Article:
Women as villains (Part 2)

When I was 13, I entered a toxic, unhealthy relationship with a military man years my senior. Unsophisticated and inexperienced in relationships and insecure, I misinterpreted the red flags of an abuser to be signs of his love for me. When my mother learned of our relationship, she tried to do her duty as my mom, protector, and best friend, because she loved me unconditionally and without reserve. Her attempts to end the relationship prompted us to eventually consider murder as our only way to remain together.  Even then, I still was envisioning my mom supporting us at the wedding of our dreams, to demonstrate how naive and out of touch with the gravity of the situation I was at the time.

Afterwards, it was a media frenzy, and I was portrayed to be more of a monster than my codefendant was, in spite of the fact that he was the one who committed the physical act. The media devoured the salacious nature of our relationship, and played up every juicy detail they could, taking every angle. They didn’t care that a tragedy had occurred: a mother’s life was taken senselessly, for no reason; a family had been torn apart, was devastated and would never be the same. A father had suddenly lost both his wife and daughter, a brother his sister and mother in one fell swoop. Another family lost their son and brother as well. The media didn’t care to ask what drove a normal, healthy, bright young girl to help murder her own mother. They only wanted to sensationalize and exploit a tragedy to sell papers, re-victimize a victimized family.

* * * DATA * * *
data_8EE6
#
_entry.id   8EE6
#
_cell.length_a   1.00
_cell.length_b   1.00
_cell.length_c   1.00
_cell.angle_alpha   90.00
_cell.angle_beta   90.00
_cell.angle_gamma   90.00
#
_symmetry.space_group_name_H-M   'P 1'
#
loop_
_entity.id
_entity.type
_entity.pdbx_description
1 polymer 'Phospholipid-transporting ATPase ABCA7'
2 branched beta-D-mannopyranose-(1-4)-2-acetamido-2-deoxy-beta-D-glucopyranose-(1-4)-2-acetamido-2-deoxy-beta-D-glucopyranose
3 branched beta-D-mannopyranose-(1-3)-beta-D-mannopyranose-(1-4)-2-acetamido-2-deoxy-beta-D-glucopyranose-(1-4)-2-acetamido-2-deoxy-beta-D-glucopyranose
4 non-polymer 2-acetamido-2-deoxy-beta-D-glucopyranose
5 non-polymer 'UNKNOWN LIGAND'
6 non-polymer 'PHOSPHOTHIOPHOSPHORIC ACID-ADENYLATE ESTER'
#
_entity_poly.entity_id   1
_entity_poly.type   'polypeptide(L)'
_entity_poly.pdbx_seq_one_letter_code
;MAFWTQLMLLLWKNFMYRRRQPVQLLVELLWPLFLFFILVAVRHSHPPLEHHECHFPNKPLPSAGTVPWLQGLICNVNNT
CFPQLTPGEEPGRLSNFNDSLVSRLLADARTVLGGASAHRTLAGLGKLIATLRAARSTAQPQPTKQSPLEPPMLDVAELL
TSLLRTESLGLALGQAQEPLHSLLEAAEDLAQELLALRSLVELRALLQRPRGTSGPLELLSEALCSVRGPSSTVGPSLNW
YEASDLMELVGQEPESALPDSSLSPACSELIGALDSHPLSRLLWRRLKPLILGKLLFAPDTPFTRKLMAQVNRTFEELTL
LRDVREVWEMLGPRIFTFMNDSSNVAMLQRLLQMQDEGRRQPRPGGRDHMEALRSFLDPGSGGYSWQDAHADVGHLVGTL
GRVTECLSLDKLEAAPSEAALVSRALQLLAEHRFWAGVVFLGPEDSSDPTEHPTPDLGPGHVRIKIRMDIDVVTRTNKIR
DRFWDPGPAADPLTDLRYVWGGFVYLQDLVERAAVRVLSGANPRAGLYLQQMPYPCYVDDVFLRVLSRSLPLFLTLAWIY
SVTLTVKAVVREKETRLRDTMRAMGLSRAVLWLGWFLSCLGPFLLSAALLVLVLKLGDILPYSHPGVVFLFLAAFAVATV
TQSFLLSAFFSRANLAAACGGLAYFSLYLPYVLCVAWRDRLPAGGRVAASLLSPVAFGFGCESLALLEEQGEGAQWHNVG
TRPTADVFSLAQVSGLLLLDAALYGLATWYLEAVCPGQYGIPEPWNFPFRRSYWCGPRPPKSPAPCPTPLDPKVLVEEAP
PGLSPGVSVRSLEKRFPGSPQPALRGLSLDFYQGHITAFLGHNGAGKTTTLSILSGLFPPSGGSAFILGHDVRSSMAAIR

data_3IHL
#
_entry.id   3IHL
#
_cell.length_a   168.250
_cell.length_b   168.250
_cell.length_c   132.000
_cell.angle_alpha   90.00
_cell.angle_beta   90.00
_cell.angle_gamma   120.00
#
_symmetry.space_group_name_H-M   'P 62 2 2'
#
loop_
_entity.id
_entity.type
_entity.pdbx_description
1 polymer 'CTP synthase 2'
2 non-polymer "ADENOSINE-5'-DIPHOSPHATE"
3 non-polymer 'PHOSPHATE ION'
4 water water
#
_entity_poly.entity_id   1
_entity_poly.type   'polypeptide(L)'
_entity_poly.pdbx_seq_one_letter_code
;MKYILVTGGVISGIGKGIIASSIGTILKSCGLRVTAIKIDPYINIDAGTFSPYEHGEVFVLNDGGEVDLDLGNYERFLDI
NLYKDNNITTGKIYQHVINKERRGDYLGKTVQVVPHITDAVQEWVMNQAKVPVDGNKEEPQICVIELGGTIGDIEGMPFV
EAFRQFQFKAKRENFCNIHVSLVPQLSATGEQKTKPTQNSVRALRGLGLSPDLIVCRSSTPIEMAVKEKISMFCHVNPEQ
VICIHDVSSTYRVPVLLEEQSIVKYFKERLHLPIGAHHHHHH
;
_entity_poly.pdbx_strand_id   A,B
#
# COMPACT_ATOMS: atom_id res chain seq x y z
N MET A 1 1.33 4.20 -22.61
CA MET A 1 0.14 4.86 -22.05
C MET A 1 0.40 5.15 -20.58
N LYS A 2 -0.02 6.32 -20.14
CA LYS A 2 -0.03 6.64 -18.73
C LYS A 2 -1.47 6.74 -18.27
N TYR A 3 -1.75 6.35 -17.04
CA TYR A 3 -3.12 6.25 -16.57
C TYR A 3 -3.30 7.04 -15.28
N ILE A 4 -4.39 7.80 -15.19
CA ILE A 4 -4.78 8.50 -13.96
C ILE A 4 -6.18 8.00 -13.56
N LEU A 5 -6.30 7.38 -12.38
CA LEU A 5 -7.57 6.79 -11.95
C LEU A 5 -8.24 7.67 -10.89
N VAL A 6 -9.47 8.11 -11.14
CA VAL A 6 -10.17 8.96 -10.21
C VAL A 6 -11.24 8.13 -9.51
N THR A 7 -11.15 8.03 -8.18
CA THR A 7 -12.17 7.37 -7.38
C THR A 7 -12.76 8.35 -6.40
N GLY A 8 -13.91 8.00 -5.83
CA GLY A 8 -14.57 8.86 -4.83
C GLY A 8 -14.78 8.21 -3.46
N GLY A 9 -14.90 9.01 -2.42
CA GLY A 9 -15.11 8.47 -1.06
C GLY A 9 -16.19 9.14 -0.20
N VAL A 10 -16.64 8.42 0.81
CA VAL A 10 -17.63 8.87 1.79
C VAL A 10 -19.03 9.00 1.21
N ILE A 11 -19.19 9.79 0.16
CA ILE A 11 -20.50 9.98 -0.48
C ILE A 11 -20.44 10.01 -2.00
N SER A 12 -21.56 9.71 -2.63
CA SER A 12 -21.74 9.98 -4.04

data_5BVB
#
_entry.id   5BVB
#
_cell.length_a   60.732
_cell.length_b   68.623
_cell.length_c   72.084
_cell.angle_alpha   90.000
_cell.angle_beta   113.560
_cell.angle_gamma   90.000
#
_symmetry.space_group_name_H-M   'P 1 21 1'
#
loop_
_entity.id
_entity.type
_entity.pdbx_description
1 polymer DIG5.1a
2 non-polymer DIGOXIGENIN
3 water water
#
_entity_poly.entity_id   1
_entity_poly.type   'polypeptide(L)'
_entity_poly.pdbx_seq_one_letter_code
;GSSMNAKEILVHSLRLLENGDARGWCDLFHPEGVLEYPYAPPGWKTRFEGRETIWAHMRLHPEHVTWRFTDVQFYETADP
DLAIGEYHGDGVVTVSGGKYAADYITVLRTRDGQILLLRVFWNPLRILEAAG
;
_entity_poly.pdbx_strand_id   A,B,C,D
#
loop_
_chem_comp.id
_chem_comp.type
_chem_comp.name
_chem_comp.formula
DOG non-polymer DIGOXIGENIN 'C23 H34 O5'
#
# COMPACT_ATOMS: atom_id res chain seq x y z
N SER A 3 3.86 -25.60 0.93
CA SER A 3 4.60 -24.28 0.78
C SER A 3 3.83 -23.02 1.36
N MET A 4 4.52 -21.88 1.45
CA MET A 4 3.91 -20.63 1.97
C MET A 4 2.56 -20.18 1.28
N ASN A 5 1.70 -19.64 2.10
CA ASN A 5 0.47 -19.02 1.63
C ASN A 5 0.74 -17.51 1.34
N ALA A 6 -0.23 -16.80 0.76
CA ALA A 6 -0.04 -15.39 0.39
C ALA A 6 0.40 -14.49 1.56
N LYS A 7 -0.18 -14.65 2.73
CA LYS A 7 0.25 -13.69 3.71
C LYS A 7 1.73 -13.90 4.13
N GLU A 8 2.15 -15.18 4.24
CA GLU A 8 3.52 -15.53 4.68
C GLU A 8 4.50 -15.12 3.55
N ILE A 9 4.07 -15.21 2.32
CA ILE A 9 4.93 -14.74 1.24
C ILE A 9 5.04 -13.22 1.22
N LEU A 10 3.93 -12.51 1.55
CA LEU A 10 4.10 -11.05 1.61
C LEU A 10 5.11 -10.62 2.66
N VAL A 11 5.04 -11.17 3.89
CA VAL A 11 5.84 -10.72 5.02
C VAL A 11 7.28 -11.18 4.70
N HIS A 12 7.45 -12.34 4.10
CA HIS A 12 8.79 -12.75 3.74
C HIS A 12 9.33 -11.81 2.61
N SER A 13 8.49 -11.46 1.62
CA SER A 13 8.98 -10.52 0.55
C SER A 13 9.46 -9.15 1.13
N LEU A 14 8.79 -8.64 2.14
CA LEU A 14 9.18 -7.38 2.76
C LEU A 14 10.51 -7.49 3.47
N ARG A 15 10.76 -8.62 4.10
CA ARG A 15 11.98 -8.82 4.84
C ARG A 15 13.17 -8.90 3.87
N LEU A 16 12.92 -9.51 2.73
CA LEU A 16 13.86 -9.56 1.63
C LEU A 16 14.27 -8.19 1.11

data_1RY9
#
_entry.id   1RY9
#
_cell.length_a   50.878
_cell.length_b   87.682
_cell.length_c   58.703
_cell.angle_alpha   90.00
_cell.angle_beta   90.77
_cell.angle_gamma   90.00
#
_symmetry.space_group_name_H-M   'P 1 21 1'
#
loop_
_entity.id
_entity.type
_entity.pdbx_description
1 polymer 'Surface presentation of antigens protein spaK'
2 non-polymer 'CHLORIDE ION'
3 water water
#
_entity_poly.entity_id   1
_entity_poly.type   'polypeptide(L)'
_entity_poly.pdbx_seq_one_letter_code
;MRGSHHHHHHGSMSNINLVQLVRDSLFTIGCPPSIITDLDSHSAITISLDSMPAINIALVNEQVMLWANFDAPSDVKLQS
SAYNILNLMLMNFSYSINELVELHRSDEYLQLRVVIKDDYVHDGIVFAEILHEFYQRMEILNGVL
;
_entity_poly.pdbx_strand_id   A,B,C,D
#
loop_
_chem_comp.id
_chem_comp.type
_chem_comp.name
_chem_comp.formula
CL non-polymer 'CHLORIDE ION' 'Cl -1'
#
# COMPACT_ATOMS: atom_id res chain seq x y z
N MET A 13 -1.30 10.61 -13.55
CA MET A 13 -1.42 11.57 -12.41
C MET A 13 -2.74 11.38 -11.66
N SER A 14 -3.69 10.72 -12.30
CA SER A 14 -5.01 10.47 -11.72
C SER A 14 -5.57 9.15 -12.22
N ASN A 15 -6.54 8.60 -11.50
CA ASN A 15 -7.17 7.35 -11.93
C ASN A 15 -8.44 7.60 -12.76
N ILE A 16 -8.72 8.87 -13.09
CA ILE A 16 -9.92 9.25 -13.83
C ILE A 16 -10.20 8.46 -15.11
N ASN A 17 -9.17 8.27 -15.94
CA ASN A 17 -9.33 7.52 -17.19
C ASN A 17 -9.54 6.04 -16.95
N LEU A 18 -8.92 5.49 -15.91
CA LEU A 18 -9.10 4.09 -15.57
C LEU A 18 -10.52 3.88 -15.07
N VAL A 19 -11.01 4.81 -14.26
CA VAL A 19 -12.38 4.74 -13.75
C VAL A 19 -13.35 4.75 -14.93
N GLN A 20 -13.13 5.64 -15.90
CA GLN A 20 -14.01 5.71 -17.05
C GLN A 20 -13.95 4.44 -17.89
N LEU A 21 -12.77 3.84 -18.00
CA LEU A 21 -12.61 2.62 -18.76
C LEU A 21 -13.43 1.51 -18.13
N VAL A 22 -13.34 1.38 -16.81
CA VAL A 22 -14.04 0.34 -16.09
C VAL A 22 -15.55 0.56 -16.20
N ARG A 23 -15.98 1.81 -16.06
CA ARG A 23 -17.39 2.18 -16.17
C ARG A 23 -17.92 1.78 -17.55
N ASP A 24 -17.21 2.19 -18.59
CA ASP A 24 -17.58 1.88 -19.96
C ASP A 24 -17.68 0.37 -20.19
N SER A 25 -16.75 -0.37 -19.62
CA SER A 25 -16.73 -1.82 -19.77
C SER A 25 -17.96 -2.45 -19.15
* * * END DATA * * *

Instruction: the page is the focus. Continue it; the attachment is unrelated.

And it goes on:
So where does the woman-blaming theme come into play in my case? Both the prosecution and the media — and even my (female) judge — took the stance that I alone was the puppet master, that I manipulated my unsuspecting codefendant into committing murder. That he was so blinded by his love for me, so wrapped up by my lies, feminine guiles and irresistible powers of seduction that he was powerless against me: putty in my hands. My intellect was used against me, my articulation and eloquence thrown in my face; even my opinions and ability to express my views on religious, social, and political issues – positive attributes, now signs of witchcraft, evidence of guilt. If this would have happened a few hundred years ago, I would have gone up in flames.